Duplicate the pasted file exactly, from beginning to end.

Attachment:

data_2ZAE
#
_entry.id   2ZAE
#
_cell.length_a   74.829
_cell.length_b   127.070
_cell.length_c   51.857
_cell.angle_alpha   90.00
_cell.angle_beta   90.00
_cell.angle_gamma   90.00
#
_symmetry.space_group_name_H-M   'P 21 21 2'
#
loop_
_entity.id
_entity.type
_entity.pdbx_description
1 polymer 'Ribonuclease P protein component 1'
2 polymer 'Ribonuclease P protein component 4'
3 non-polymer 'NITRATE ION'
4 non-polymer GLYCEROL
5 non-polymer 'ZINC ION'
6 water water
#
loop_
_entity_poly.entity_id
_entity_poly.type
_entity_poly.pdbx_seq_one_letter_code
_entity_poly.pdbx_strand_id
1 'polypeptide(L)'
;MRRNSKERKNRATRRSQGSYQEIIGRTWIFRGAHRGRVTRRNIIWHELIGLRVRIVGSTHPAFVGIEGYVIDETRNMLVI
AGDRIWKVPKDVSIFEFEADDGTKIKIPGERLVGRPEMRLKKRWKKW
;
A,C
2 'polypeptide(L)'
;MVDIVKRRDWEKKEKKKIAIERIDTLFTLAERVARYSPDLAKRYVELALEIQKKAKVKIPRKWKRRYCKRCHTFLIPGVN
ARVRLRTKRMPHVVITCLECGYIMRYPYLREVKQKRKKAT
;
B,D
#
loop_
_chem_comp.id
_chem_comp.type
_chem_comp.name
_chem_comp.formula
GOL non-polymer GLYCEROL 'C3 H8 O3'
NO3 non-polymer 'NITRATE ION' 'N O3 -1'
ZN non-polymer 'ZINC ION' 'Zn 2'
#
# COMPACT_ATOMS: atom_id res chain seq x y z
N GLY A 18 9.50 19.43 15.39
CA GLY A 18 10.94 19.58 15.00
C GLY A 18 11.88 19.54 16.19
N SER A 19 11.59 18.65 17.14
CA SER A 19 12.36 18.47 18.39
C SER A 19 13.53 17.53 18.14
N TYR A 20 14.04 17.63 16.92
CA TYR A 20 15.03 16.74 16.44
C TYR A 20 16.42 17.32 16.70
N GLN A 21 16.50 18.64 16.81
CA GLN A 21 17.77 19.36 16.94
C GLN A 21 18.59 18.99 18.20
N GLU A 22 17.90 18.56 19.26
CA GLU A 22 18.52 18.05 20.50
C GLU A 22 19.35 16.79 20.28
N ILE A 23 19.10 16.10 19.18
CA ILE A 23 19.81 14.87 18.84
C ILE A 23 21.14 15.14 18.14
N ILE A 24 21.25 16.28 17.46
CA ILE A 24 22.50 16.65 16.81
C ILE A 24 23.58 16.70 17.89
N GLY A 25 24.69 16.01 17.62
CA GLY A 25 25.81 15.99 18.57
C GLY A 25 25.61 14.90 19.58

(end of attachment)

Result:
data_2ZAE
#
_entry.id   2ZAE
#
_cell.length_a   74.829
_cell.length_b   127.070
_cell.length_c   51.857
_cell.angle_alpha   90.00
_cell.angle_beta   90.00
_cell.angle_gamma   90.00
#
_symmetry.space_group_name_H-M   'P 21 21 2'
#
loop_
_entity.id
_entity.type
_entity.pdbx_description
1 polymer 'Ribonuclease P protein component 1'
2 polymer 'Ribonuclease P protein component 4'
3 non-polymer 'NITRATE ION'
4 non-polymer GLYCEROL
5 non-polymer 'ZINC ION'
6 water water
#
loop_
_entity_poly.entity_id
_entity_poly.type
_entity_poly.pdbx_seq_one_letter_code
_entity_poly.pdbx_strand_id
1 'polypeptide(L)'
;MRRNSKERKNRATRRSQGSYQEIIGRTWIFRGAHRGRVTRRNIIWHELIGLRVRIVGSTHPAFVGIEGYVIDETRNMLVI
AGDRIWKVPKDVSIFEFEADDGTKIKIPGERLVGRPEMRLKKRWKKW
;
A,C
2 'polypeptide(L)'
;MVDIVKRRDWEKKEKKKIAIERIDTLFTLAERVARYSPDLAKRYVELALEIQKKAKVKIPRKWKRRYCKRCHTFLIPGVN
ARVRLRTKRMPHVVITCLECGYIMRYPYLREVKQKRKKAT
;
B,D
#
loop_
_chem_comp.id
_chem_comp.type
_chem_comp.name
_chem_comp.formula
GOL non-polymer GLYCEROL 'C3 H8 O3'
NO3 non-polymer 'NITRATE ION' 'N O3 -1'
ZN non-polymer 'ZINC ION' 'Zn 2'
#
# COMPACT_ATOMS: atom_id res chain seq x y z
N GLY A 18 9.50 19.43 15.39
CA GLY A 18 10.94 19.58 15.00
C GLY A 18 11.88 19.54 16.19
N SER A 19 11.59 18.65 17.14
CA SER A 19 12.36 18.47 18.39
C SER A 19 13.53 17.53 18.14
N TYR A 20 14.04 17.63 16.92
CA TYR A 20 15.03 16.74 16.44
C TYR A 20 16.42 17.32 16.70
N GLN A 21 16.50 18.64 16.81
CA GLN A 21 17.77 19.36 16.94
C GLN A 21 18.59 18.99 18.20
N GLU A 22 17.90 18.56 19.26
CA GLU A 22 18.52 18.05 20.50
C GLU A 22 19.35 16.79 20.28
N ILE A 23 19.10 16.10 19.18
CA ILE A 23 19.81 14.87 18.84
C ILE A 23 21.14 15.14 18.14
N ILE A 24 21.25 16.28 17.46
CA ILE A 24 22.50 16.65 16.81
C ILE A 24 23.58 16.70 17.89
N GLY A 25 24.69 16.01 17.62
CA GLY A 25 25.81 15.99 18.57
C GLY A 25 25.61 14.90 19.58